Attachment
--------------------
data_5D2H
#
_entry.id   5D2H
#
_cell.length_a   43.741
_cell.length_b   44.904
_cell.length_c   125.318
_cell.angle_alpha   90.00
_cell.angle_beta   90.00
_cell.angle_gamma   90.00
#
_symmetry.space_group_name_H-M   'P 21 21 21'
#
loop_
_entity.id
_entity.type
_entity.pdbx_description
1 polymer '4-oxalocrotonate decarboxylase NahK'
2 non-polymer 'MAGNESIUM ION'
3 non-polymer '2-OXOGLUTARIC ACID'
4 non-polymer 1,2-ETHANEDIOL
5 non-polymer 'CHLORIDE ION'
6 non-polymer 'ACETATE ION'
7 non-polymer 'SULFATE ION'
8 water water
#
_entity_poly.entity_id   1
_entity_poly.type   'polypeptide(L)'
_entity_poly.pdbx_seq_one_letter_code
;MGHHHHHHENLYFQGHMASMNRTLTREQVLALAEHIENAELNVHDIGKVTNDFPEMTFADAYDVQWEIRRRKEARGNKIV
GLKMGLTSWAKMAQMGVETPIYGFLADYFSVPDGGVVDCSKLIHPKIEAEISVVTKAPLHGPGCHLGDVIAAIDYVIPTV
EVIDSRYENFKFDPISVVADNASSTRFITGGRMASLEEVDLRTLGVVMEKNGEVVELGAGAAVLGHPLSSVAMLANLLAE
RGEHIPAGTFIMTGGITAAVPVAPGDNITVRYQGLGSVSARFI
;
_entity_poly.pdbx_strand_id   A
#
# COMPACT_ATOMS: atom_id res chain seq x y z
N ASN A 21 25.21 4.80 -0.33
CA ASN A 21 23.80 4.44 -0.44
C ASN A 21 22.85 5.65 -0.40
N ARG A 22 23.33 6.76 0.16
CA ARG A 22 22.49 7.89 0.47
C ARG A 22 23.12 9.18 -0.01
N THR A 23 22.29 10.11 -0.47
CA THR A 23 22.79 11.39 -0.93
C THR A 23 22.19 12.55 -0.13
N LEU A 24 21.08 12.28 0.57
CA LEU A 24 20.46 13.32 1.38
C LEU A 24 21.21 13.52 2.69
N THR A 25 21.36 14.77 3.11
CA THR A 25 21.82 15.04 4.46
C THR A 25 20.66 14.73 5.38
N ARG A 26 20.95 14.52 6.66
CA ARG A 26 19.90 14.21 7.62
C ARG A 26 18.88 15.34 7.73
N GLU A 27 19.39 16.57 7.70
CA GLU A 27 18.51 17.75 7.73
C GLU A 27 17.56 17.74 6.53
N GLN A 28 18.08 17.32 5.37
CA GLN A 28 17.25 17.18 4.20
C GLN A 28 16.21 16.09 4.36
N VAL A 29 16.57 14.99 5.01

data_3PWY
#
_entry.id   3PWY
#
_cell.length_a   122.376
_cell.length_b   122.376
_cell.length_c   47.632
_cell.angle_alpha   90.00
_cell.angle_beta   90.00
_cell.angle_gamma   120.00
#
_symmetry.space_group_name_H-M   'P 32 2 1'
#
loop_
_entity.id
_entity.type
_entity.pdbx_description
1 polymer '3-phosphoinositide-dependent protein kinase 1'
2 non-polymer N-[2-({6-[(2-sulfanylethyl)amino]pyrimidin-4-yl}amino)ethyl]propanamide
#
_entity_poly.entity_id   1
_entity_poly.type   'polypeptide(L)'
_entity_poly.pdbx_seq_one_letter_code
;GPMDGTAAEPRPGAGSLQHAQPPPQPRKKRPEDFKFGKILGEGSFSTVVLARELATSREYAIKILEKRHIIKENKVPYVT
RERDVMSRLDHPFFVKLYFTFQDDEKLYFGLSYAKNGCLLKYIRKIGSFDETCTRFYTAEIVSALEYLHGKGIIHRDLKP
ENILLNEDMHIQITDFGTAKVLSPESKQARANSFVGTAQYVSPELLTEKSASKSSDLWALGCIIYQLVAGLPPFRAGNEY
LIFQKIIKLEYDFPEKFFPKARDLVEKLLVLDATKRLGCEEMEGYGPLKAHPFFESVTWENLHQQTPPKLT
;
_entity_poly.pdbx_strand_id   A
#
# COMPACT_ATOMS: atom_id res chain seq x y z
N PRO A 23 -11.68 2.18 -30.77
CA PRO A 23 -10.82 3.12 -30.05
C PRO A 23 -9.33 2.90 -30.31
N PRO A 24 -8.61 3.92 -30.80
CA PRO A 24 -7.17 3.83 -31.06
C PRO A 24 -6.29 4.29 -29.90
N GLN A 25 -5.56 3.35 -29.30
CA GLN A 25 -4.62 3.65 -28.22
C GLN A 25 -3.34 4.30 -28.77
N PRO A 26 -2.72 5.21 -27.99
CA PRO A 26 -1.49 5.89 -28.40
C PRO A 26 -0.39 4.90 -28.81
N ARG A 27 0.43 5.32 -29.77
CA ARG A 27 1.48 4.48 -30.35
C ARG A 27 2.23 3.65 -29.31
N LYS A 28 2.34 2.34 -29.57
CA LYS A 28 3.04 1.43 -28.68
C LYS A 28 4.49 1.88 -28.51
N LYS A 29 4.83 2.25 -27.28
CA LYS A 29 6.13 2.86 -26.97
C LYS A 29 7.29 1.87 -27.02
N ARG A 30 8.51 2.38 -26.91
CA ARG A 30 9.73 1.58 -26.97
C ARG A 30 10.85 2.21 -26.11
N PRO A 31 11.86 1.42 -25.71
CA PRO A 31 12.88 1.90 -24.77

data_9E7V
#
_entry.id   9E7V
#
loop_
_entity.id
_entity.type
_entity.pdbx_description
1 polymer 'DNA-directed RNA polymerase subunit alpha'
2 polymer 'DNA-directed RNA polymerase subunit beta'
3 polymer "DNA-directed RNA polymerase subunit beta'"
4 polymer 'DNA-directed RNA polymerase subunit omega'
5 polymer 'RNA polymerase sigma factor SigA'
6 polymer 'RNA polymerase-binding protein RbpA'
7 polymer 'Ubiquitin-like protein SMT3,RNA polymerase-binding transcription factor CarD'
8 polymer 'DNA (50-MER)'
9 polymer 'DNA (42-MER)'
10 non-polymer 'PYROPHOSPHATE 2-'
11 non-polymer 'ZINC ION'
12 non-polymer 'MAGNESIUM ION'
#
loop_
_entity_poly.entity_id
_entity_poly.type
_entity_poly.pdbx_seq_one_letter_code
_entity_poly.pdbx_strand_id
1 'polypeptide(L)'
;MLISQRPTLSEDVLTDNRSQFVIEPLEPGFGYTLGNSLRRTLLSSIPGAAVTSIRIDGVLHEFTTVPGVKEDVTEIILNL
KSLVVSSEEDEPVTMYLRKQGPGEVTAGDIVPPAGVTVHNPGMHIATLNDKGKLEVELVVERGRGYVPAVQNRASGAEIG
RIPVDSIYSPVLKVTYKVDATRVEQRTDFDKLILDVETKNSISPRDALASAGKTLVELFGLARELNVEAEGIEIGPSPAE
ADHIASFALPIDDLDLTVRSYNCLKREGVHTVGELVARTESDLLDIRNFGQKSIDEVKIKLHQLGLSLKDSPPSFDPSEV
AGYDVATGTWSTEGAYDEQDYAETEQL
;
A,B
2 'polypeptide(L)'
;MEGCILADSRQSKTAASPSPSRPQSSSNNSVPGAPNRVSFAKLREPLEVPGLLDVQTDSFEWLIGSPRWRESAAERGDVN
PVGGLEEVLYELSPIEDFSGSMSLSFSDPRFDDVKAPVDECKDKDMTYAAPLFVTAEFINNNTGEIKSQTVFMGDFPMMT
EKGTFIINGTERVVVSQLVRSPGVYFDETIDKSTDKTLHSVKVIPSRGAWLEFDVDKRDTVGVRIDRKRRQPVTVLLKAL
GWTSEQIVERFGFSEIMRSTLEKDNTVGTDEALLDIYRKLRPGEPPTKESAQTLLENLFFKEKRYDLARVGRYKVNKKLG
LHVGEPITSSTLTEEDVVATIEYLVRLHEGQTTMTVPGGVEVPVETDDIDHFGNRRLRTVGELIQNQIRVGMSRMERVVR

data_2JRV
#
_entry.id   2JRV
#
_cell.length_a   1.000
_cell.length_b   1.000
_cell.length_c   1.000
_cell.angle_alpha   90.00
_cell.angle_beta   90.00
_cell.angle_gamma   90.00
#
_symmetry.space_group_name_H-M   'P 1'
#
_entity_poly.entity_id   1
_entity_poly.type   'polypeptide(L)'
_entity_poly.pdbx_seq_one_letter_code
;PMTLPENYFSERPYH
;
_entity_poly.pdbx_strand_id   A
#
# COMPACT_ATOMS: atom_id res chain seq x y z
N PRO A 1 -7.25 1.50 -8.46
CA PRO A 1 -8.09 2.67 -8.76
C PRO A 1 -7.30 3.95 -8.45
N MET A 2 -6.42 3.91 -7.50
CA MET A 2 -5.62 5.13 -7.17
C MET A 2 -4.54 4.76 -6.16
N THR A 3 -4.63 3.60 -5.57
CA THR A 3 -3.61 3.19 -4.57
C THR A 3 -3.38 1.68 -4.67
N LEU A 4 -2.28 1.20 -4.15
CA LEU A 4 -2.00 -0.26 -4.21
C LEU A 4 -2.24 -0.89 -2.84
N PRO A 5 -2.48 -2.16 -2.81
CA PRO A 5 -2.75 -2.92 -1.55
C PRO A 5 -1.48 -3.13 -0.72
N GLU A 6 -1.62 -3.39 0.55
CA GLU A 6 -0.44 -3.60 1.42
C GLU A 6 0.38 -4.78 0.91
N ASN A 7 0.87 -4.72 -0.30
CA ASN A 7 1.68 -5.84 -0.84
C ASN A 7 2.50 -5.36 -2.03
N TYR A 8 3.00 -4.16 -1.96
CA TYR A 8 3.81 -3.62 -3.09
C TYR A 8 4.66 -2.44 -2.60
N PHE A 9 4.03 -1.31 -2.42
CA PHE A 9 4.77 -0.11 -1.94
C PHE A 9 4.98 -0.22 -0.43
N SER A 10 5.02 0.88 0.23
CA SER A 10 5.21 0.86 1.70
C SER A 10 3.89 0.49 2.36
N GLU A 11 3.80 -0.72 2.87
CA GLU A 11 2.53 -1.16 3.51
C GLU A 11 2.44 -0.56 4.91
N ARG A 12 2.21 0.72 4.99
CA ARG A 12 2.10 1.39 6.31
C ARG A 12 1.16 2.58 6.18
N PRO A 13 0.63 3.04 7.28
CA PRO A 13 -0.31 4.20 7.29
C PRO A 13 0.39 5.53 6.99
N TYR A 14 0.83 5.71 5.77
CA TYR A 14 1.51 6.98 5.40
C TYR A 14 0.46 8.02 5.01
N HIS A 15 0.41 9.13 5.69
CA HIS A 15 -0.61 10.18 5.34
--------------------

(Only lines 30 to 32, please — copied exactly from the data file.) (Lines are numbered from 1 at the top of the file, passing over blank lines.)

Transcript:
;MGHHHHHHENLYFQGHMASMNRTLTREQVLALAEHIENAELNVHDIGKVTNDFPEMTFADAYDVQWEIRRRKEARGNKIV
GLKMGLTSWAKMAQMGVETPIYGFLADYFSVPDGGVVDCSKLIHPKIEAEISVVTKAPLHGPGCHLGDVIAAIDYVIPTV
EVIDSRYENFKFDPISVVADNASSTRFITGGRMASLEEVDLRTLGVVMEKNGEVVELGAGAAVLGHPLSSVAMLANLLAE